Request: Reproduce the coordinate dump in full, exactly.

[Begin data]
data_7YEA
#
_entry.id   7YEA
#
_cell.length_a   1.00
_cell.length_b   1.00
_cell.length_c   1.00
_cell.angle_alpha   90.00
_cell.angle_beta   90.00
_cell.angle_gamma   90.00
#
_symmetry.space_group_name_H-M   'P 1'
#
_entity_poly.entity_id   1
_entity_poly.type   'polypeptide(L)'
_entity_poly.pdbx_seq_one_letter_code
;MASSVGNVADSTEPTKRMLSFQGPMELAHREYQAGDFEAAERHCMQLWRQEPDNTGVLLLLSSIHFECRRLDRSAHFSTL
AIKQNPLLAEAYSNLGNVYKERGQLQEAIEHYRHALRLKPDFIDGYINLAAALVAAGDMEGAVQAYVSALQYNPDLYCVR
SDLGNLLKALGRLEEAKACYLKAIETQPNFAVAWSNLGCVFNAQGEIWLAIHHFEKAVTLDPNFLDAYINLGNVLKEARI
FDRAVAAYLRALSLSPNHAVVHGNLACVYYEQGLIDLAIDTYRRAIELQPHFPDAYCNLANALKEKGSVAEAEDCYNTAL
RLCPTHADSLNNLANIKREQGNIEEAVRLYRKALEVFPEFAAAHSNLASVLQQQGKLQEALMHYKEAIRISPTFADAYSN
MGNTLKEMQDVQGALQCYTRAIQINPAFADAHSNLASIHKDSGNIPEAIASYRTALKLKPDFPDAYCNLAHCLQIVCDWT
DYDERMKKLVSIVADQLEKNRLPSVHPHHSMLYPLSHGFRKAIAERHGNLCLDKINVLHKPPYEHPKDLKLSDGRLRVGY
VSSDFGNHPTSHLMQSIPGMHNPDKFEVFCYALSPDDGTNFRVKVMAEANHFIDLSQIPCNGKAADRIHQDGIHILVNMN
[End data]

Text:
data_7YEA
#
_entry.id   7YEA
#
_cell.length_a   1.00
_cell.length_b   1.00
_cell.length_c   1.00
_cell.angle_alpha   90.00
_cell.angle_beta   90.00
_cell.angle_gamma   90.00
#
_symmetry.space_group_name_H-M   'P 1'
#
_entity_poly.entity_id   1
_entity_poly.type   'polypeptide(L)'
_entity_poly.pdbx_seq_one_letter_code
;MASSVGNVADSTEPTKRMLSFQGPMELAHREYQAGDFEAAERHCMQLWRQEPDNTGVLLLLSSIHFECRRLDRSAHFSTL
AIKQNPLLAEAYSNLGNVYKERGQLQEAIEHYRHALRLKPDFIDGYINLAAALVAAGDMEGAVQAYVSALQYNPDLYCVR
SDLGNLLKALGRLEEAKACYLKAIETQPNFAVAWSNLGCVFNAQGEIWLAIHHFEKAVTLDPNFLDAYINLGNVLKEARI
FDRAVAAYLRALSLSPNHAVVHGNLACVYYEQGLIDLAIDTYRRAIELQPHFPDAYCNLANALKEKGSVAEAEDCYNTAL
RLCPTHADSLNNLANIKREQGNIEEAVRLYRKALEVFPEFAAAHSNLASVLQQQGKLQEALMHYKEAIRISPTFADAYSN
MGNTLKEMQDVQGALQCYTRAIQINPAFADAHSNLASIHKDSGNIPEAIASYRTALKLKPDFPDAYCNLAHCLQIVCDWT
DYDERMKKLVSIVADQLEKNRLPSVHPHHSMLYPLSHGFRKAIAERHGNLCLDKINVLHKPPYEHPKDLKLSDGRLRVGY
VSSDFGNHPTSHLMQSIPGMHNPDKFEVFCYALSPDDGTNFRVKVMAEANHFIDLSQIPCNGKAADRIHQDGIHILVNMN